5 Things You Didn't Know About 'Gone with the Wind'

On May 3, 1937, novelist Margaret Mitchell won a Pulitzer Prize for her novel "Gone with the Wind." More than 30 million copies of Mitchell’s Civil War masterpiece have been sold worldwide, and it has been translated into 27 languages.  Here are five interesting facts about Gone with the Wind…

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It's the Second-Most Popular Book of All-Time After the Bible. According to Adweek, Gone with the Wind is more popular among Americans than both the Harry Potter and Lord of the Rings series along with other classics like To Kill a Mockingbird, Catcher in the Rye, and The Great Gatsby. To-date, the book has sold more than 30 million copies and interestingly enough, crosses party lines: it is the most popular book among both Republicans and Democrats.

It Took 16 Writers to Turn The Book Into a Movie Writer Ben Hecht, producer Victor Selznick, and director Victor Fleming shut themselves in a room for a week to finish the script — Selznick, thinking food inhibited the creative process, limited food supplies, and on the fifth day, while eating a banana, collapsed and was revived by a doctor. On the sixth day, a blood vessel in Fleming's eye burst. Sixteen different writers—including F. Scott Fitzgerald—took part in the cutting, editing and polishing of the script. In the end, it all paid off: the film went on to win 11 Academy Awards and gross $390 million globally at the box office.  

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The Word “Damn” Almost Didn’t Appear in the Movie One of the most famous lines in the movie was Rhett’s line “Frankly my dear, I don’t give a damn” as he made his final exit. It took a lot of convincing for Selznick to talk the censors into allowing it by convincing them that a change to “I don’t care” would ruin the movie. One of the arguments he used was that the word meant “a vulgarism” and had no sexual connotation.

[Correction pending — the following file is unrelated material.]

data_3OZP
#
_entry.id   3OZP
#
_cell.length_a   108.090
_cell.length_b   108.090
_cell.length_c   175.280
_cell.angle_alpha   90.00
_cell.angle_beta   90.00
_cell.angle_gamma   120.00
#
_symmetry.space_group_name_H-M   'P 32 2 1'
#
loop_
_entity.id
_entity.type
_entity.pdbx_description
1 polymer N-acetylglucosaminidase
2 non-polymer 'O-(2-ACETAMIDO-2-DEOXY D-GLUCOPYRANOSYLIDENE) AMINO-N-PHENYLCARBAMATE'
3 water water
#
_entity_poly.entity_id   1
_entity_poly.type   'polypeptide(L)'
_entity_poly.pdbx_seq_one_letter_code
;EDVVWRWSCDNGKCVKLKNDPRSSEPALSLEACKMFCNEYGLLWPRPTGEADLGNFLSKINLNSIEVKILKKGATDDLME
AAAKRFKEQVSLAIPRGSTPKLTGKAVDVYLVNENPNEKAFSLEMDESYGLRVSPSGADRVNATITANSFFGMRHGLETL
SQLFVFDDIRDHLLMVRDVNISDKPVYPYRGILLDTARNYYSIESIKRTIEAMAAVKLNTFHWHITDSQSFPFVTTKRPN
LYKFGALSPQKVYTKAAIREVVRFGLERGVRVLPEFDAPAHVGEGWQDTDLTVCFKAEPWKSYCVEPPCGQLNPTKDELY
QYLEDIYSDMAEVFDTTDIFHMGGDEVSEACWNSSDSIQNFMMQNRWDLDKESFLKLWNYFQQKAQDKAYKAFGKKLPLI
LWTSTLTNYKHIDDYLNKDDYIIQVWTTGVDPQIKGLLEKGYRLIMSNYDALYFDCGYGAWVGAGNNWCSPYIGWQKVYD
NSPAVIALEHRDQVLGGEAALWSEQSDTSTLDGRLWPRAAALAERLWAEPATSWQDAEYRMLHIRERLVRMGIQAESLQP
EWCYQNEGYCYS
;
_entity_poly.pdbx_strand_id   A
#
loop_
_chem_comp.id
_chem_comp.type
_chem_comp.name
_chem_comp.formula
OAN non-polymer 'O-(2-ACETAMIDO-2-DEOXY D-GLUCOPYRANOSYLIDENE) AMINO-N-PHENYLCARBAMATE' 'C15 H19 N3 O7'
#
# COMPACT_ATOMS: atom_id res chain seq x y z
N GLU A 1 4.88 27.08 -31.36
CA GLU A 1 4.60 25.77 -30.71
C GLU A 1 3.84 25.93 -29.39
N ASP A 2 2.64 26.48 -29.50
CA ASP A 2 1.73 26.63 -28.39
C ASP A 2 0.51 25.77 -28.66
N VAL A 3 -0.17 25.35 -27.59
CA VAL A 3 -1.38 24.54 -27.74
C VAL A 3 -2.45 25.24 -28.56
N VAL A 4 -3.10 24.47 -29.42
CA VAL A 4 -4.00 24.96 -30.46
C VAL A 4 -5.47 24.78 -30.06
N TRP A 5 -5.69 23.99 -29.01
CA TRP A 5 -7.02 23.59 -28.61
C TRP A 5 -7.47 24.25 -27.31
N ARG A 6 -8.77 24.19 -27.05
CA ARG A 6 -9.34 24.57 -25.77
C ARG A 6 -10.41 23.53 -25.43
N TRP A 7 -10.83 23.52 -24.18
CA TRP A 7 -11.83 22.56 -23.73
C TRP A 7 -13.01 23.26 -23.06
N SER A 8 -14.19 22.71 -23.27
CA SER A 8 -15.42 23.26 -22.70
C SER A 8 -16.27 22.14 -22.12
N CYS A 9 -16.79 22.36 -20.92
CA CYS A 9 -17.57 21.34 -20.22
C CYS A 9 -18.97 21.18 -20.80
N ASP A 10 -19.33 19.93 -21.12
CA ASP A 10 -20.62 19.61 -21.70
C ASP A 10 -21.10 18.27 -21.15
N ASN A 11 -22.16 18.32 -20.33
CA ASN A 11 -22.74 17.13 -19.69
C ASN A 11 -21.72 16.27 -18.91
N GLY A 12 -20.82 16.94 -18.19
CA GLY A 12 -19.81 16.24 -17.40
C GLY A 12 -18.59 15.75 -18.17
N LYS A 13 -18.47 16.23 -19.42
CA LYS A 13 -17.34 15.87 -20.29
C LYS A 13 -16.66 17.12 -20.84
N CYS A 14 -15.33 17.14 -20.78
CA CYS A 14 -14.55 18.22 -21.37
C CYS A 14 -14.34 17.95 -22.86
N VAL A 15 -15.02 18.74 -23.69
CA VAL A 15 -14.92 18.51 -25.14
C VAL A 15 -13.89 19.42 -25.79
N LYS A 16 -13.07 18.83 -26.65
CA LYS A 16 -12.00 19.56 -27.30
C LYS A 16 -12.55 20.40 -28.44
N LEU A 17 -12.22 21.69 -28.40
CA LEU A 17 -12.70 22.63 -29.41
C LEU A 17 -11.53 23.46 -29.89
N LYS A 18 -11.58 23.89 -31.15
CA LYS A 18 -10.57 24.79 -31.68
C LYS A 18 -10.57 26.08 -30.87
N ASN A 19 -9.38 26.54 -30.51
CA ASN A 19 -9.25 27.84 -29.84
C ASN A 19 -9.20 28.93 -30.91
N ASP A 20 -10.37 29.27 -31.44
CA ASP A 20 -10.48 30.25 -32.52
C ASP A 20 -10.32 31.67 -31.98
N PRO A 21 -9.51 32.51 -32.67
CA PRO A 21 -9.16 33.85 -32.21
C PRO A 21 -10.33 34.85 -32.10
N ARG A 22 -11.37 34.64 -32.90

There Was a Shortage of Actors for One Big Scene Roughly half of the bodies in the train yard scene were dummies. Director David Selznick wanted 2,500 extras to portray the wounded and dead Confederates pictured near the war’s end. However, there were only 1,500 extras in total who belonged to the Screen Actors Guild. Selznick made up the difference by using 1,000 dummies to portray the additional dead and wounded soldiers. The trick worked. As the camera pans out on a stumbling Scarlett, more and more bodies fill the screen — with an aerial view of soldier's arms flailing and the sounds of moaning giving way to music.

Margaret Mitchell Was Fatally Struck By a Car 10 Years After The Film's Release On August 11, 1949, Mitchell was crossing the street with her husband on the way to see a film when a speeding vehicle struck her. Margaret died five days later of her injuries at the age of 48. In recent years, the daughter of the off-duty cab driver who hit Mitchell has written her own version of what happened that night, claiming her father was not drunk or driving recklessly, but the victim of a murderous cover-up. Whether it was a murderous cover-up or an accident, the sad truth remains: we lost one of America's great authors before she could write her second novel.